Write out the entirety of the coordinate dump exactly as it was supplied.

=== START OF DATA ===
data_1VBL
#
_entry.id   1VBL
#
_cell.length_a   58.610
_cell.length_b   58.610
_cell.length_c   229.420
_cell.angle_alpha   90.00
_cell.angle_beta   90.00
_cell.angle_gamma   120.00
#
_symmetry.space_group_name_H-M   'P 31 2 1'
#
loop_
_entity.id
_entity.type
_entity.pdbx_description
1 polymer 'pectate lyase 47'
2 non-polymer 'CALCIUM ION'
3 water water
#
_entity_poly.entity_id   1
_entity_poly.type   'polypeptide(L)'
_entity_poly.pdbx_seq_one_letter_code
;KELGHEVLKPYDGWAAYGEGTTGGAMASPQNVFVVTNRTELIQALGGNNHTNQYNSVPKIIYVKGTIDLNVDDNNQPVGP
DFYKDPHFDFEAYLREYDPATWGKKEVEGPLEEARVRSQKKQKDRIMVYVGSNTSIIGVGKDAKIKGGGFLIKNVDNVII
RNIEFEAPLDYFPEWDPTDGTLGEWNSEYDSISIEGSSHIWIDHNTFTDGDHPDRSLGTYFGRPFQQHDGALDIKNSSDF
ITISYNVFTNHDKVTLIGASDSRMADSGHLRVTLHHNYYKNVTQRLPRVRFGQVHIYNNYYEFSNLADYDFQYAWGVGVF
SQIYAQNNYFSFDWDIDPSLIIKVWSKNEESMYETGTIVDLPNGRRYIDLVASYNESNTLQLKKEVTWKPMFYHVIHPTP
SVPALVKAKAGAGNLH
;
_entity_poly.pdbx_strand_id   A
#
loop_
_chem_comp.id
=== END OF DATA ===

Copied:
data_1VBL
#
_entry.id   1VBL
#
_cell.length_a   58.610
_cell.length_b   58.610
_cell.length_c   229.420
_cell.angle_alpha   90.00
_cell.angle_beta   90.00
_cell.angle_gamma   120.00
#
_symmetry.space_group_name_H-M   'P 31 2 1'
#
loop_
_entity.id
_entity.type
_entity.pdbx_description
1 polymer 'pectate lyase 47'
2 non-polymer 'CALCIUM ION'
3 water water
#
_entity_poly.entity_id   1
_entity_poly.type   'polypeptide(L)'
_entity_poly.pdbx_seq_one_letter_code
;KELGHEVLKPYDGWAAYGEGTTGGAMASPQNVFVVTNRTELIQALGGNNHTNQYNSVPKIIYVKGTIDLNVDDNNQPVGP
DFYKDPHFDFEAYLREYDPATWGKKEVEGPLEEARVRSQKKQKDRIMVYVGSNTSIIGVGKDAKIKGGGFLIKNVDNVII
RNIEFEAPLDYFPEWDPTDGTLGEWNSEYDSISIEGSSHIWIDHNTFTDGDHPDRSLGTYFGRPFQQHDGALDIKNSSDF
ITISYNVFTNHDKVTLIGASDSRMADSGHLRVTLHHNYYKNVTQRLPRVRFGQVHIYNNYYEFSNLADYDFQYAWGVGVF
SQIYAQNNYFSFDWDIDPSLIIKVWSKNEESMYETGTIVDLPNGRRYIDLVASYNESNTLQLKKEVTWKPMFYHVIHPTP
SVPALVKAKAGAGNLH
;
_entity_poly.pdbx_strand_id   A
#
loop_
_chem_comp.id